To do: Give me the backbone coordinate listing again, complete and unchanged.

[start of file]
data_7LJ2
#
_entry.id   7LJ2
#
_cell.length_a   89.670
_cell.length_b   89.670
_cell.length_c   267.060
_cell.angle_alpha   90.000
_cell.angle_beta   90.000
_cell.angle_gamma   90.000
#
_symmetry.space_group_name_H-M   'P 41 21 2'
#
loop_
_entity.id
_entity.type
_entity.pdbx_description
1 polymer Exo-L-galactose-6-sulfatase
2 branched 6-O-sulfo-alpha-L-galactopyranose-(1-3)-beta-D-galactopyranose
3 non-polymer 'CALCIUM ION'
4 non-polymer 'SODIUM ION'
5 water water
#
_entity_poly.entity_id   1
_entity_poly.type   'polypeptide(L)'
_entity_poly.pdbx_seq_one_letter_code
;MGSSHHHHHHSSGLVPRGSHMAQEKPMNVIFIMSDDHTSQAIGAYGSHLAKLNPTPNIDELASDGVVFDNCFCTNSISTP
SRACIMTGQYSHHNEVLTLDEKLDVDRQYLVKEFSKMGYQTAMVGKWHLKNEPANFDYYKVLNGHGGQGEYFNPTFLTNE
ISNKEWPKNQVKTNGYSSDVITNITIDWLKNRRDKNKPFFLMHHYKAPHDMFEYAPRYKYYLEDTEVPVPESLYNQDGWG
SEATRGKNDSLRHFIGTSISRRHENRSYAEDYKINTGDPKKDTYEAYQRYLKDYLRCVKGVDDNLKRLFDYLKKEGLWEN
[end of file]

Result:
data_7LJ2
#
_entry.id   7LJ2
#
_cell.length_a   89.670
_cell.length_b   89.670
_cell.length_c   267.060
_cell.angle_alpha   90.000
_cell.angle_beta   90.000
_cell.angle_gamma   90.000
#
_symmetry.space_group_name_H-M   'P 41 21 2'
#
loop_
_entity.id
_entity.type
_entity.pdbx_description
1 polymer Exo-L-galactose-6-sulfatase
2 branched 6-O-sulfo-alpha-L-galactopyranose-(1-3)-beta-D-galactopyranose
3 non-polymer 'CALCIUM ION'
4 non-polymer 'SODIUM ION'
5 water water
#
_entity_poly.entity_id   1
_entity_poly.type   'polypeptide(L)'
_entity_poly.pdbx_seq_one_letter_code
;MGSSHHHHHHSSGLVPRGSHMAQEKPMNVIFIMSDDHTSQAIGAYGSHLAKLNPTPNIDELASDGVVFDNCFCTNSISTP
SRACIMTGQYSHHNEVLTLDEKLDVDRQYLVKEFSKMGYQTAMVGKWHLKNEPANFDYYKVLNGHGGQGEYFNPTFLTNE
ISNKEWPKNQVKTNGYSSDVITNITIDWLKNRRDKNKPFFLMHHYKAPHDMFEYAPRYKYYLEDTEVPVPESLYNQDGWG
SEATRGKNDSLRHFIGTSISRRHENRSYAEDYKINTGDPKKDTYEAYQRYLKDYLRCVKGVDDNLKRLFDYLKKEGLWEN